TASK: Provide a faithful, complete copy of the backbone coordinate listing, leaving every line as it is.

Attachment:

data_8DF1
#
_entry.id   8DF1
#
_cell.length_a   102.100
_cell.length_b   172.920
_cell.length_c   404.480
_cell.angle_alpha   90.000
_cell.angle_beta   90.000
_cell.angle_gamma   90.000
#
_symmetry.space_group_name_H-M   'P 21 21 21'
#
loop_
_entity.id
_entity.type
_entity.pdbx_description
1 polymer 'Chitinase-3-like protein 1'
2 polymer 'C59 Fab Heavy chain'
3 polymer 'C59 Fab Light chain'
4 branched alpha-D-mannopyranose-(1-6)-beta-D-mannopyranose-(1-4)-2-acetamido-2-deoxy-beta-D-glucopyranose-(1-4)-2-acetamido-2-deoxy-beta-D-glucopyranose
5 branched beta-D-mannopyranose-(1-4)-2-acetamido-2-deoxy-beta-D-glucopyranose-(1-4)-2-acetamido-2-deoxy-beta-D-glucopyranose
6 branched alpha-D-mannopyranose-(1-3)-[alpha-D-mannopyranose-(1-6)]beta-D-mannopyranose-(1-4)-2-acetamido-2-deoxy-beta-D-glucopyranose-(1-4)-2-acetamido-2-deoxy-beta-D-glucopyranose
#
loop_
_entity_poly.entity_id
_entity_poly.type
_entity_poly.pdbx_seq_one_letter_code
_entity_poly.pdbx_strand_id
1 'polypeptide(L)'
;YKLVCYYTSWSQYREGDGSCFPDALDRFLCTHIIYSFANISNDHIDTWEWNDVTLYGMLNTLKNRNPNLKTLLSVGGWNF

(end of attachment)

data_8DF1
#
_entry.id   8DF1
#
_cell.length_a   102.100
_cell.length_b   172.920
_cell.length_c   404.480
_cell.angle_alpha   90.000
_cell.angle_beta   90.000
_cell.angle_gamma   90.000
#
_symmetry.space_group_name_H-M   'P 21 21 21'
#
loop_
_entity.id
_entity.type
_entity.pdbx_description
1 polymer 'Chitinase-3-like protein 1'
2 polymer 'C59 Fab Heavy chain'
3 polymer 'C59 Fab Light chain'
4 branched alpha-D-mannopyranose-(1-6)-beta-D-mannopyranose-(1-4)-2-acetamido-2-deoxy-beta-D-glucopyranose-(1-4)-2-acetamido-2-deoxy-beta-D-glucopyranose
5 branched beta-D-mannopyranose-(1-4)-2-acetamido-2-deoxy-beta-D-glucopyranose-(1-4)-2-acetamido-2-deoxy-beta-D-glucopyranose
6 branched alpha-D-mannopyranose-(1-3)-[alpha-D-mannopyranose-(1-6)]beta-D-mannopyranose-(1-4)-2-acetamido-2-deoxy-beta-D-glucopyranose-(1-4)-2-acetamido-2-deoxy-beta-D-glucopyranose
#
loop_
_entity_poly.entity_id
_entity_poly.type
_entity_poly.pdbx_seq_one_letter_code
_entity_poly.pdbx_strand_id
1 'polypeptide(L)'
;YKLVCYYTSWSQYREGDGSCFPDALDRFLCTHIIYSFANISNDHIDTWEWNDVTLYGMLNTLKNRNPNLKTLLSVGGWNF